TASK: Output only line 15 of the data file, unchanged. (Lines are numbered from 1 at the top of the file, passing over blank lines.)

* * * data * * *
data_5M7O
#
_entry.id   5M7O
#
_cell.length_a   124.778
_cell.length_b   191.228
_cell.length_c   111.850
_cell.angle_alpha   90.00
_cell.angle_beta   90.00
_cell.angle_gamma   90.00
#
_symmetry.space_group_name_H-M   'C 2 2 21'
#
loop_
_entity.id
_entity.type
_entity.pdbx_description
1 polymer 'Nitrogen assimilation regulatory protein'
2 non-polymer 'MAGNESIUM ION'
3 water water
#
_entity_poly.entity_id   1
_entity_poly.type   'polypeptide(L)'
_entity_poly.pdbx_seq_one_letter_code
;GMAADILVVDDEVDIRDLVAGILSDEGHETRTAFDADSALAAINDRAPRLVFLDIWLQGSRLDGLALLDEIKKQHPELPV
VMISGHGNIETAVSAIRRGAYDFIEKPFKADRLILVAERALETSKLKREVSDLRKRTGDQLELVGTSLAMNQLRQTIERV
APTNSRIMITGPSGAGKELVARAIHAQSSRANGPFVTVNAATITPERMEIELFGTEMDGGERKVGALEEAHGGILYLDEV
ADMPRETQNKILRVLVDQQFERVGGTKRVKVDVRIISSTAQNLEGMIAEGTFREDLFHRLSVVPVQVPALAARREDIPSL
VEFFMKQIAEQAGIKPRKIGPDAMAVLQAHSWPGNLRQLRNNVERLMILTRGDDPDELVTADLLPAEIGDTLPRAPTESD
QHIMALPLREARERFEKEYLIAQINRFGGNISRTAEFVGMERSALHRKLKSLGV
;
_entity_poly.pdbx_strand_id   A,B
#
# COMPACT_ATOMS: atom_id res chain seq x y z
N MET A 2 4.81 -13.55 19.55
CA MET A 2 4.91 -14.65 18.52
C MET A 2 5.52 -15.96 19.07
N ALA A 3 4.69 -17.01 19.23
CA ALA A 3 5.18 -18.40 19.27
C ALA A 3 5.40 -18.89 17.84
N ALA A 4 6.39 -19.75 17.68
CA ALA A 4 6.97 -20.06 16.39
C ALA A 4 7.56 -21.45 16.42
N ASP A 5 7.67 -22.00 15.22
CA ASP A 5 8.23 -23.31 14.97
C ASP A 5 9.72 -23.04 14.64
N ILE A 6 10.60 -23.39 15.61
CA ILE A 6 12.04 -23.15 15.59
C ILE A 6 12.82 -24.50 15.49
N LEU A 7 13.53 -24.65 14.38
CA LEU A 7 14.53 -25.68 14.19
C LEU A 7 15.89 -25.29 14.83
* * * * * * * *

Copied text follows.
_entity.id